The Journal of Arthroplasty, Volume 35, Issue 5, 1355 - 1360

Alpha Defensin: A Diagnostic Accuracy Depending on the Infection Definition Used

Huard, Maxime et al.
Hip Knee


The purpose of this study was to evaluate the alpha defensin qualitative detection (ADLF) sensitivity and specificity as compared with 3 standard classifications in the diagnostic management of chronic prosthetic joint infections.

Materials and methods

A multicenter cohort of 136 patients with a painful arthroplasty was classified into either infected or noninfected according to the Musculoskeletal Infection Society (MSIS) score, Infectious Diseases Society of America (IDSA) score, European Bone and Joint Infection Society (EBJIS) score. The sensitivity and specificity of the ADLF test were calculated for each score. Spearman’s correlations between all scores were then analyzed, and multiple logistic regression was applied to identify independent variables strongly connected to the prosthetic joint infection probability.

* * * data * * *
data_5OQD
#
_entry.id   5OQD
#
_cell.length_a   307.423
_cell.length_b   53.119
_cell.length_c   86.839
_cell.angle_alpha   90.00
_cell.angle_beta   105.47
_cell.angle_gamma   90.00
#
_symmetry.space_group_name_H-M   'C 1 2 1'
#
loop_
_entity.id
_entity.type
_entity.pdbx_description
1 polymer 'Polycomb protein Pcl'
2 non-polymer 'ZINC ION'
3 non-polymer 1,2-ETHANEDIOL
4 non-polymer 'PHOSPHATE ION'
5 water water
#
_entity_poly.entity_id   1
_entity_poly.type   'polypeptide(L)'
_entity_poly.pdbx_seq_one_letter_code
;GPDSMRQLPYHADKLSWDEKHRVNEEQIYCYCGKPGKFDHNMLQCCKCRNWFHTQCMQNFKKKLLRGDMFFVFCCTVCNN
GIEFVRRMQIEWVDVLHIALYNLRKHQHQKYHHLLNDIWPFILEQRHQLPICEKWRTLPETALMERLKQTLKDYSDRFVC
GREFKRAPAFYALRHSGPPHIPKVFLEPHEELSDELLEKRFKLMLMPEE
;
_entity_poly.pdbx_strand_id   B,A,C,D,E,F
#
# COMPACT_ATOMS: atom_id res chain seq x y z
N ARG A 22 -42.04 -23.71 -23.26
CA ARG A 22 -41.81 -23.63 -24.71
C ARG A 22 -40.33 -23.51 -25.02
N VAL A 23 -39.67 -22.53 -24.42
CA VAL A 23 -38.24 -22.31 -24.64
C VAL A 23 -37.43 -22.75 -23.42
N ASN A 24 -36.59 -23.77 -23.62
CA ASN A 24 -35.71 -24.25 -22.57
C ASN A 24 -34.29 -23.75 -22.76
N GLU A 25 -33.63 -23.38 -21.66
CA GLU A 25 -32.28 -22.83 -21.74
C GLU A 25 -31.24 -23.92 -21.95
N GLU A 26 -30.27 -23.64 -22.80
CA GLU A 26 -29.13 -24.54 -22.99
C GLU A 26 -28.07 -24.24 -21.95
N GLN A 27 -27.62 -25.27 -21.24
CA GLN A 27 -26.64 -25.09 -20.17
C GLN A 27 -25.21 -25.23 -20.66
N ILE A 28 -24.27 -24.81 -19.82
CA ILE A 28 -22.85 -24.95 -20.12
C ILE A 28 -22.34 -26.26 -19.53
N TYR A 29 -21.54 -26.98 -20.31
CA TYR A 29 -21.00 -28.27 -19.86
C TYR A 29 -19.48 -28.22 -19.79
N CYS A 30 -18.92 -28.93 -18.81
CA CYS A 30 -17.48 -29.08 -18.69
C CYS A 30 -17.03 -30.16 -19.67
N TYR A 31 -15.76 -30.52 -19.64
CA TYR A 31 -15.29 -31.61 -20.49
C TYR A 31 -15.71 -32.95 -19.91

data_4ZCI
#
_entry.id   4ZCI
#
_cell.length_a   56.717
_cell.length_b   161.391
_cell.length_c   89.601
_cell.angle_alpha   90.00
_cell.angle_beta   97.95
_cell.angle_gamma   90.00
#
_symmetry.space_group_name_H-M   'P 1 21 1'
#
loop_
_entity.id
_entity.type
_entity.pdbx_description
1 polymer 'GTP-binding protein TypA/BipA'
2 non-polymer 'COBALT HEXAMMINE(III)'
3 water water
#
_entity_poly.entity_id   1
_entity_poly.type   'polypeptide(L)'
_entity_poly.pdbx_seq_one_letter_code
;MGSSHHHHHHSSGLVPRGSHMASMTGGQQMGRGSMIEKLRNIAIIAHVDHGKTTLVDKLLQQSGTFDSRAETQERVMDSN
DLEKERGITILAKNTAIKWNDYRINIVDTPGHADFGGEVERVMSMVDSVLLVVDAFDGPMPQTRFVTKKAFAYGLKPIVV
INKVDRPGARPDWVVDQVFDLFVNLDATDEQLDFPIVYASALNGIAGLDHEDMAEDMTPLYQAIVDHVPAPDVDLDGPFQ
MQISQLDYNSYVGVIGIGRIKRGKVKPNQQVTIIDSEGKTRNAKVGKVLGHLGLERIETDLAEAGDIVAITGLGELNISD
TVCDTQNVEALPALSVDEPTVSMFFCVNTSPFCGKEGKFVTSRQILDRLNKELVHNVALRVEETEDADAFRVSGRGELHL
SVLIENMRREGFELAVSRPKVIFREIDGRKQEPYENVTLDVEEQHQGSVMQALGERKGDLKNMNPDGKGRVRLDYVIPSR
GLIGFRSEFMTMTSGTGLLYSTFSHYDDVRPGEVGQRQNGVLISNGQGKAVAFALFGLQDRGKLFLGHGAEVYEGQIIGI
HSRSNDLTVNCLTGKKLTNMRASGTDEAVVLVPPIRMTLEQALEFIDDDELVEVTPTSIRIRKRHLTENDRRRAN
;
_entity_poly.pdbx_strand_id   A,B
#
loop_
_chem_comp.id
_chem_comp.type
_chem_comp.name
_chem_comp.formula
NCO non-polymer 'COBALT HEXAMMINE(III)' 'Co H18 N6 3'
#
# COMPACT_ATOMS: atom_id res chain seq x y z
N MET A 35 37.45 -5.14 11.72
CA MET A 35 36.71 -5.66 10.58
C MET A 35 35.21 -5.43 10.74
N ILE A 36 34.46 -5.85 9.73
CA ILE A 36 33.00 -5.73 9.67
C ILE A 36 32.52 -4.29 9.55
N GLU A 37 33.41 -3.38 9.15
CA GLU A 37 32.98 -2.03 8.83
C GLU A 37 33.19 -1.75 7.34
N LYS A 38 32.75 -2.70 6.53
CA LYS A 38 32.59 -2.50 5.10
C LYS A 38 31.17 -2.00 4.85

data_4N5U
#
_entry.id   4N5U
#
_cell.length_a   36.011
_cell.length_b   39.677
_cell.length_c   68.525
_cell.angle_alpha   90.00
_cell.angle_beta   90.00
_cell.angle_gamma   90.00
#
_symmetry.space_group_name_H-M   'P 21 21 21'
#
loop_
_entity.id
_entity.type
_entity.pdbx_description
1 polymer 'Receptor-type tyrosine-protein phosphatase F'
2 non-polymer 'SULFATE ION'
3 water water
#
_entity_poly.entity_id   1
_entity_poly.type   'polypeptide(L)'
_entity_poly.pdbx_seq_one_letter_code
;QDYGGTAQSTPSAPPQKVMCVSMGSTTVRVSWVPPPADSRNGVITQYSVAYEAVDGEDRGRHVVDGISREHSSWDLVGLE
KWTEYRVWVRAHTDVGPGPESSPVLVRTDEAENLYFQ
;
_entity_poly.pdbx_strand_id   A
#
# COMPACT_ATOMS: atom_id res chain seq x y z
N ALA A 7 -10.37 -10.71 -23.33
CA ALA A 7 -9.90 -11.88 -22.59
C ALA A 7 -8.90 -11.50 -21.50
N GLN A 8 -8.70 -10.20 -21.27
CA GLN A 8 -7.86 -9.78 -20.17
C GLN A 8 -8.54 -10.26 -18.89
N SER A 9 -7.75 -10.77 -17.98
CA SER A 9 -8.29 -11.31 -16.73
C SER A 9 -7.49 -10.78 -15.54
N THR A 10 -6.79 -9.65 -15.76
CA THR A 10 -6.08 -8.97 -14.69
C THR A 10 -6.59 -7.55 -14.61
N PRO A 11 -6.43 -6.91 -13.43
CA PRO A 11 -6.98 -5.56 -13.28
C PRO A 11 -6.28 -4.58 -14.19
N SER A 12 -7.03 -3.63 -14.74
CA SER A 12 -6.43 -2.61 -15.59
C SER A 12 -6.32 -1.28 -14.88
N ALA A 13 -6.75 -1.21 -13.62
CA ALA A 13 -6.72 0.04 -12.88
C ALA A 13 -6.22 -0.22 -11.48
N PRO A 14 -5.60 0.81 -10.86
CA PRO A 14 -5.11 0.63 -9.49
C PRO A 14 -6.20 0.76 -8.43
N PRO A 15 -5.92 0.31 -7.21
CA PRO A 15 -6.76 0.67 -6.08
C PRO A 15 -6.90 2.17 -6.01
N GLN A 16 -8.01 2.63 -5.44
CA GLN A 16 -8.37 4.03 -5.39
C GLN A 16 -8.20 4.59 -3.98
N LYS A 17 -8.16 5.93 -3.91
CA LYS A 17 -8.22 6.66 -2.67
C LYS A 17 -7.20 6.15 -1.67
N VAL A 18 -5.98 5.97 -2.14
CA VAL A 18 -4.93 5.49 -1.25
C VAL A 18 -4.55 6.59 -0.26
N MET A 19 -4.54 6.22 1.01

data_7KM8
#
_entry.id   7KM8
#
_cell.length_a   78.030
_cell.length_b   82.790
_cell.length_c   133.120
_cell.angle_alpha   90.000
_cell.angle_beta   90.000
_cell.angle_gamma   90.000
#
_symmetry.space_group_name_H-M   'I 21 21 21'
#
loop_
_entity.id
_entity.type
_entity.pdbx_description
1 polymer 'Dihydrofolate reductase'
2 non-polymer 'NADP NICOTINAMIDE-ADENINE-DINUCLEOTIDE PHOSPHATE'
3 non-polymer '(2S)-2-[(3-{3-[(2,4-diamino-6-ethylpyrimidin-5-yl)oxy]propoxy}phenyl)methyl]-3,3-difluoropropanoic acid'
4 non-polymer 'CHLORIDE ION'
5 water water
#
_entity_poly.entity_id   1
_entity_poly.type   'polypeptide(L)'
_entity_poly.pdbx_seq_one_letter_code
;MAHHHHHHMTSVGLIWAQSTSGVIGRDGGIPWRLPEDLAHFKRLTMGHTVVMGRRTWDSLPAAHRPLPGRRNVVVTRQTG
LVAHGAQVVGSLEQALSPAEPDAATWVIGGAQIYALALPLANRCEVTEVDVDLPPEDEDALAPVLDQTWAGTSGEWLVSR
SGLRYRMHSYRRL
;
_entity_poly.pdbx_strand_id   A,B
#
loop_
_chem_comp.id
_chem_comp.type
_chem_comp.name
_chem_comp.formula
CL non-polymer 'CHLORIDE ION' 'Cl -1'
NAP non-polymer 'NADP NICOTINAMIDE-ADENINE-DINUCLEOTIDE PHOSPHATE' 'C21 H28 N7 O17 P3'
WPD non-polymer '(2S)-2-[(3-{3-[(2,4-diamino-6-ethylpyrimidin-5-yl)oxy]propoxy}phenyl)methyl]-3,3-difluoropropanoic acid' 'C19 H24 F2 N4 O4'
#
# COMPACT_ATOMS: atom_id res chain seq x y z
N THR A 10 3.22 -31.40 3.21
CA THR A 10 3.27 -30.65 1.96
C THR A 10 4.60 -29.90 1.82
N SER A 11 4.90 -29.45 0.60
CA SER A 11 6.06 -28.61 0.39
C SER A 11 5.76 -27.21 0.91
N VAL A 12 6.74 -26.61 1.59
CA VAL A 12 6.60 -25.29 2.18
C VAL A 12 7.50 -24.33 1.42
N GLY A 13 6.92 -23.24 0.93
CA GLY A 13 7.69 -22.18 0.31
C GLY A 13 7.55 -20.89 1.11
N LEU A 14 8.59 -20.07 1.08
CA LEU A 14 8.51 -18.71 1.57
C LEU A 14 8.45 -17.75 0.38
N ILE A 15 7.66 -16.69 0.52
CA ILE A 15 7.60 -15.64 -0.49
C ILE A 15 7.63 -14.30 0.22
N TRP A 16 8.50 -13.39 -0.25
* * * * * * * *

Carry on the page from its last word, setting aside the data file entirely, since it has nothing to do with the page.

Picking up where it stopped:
The EBJIS score was positive in 68 patients, IDSA score in 50 patients, MSIS score in 41 patients, and ADLF in 40 patients. The ADLF sensitivity was 87.8% compared with MSIS, 70% compared with IDSA, and 55.8% compared with EBJIS. The ADLF specificity was in the range of 94%-97%. A good correlation was observed between synovial fluid cultures and ADLF ( r = 0.73). Low to excellent correlations were recorded between ADLF and the EBJIS ( r = 0.58), IDSA ( r = 0.68), and MSIS ( r = 0.84) scores. The synovial fluid’s white blood cell count was proven to be the biological test that most influenced the probability of a positive culture ( P value: .005).


The ADLF sensitivity was variable, whereas its specificity was excellent. The EBJIS score results significantly differed from those obtained via cultures, which possibly explains the ADLF low sensitivity compared with that of the EBJIS score.

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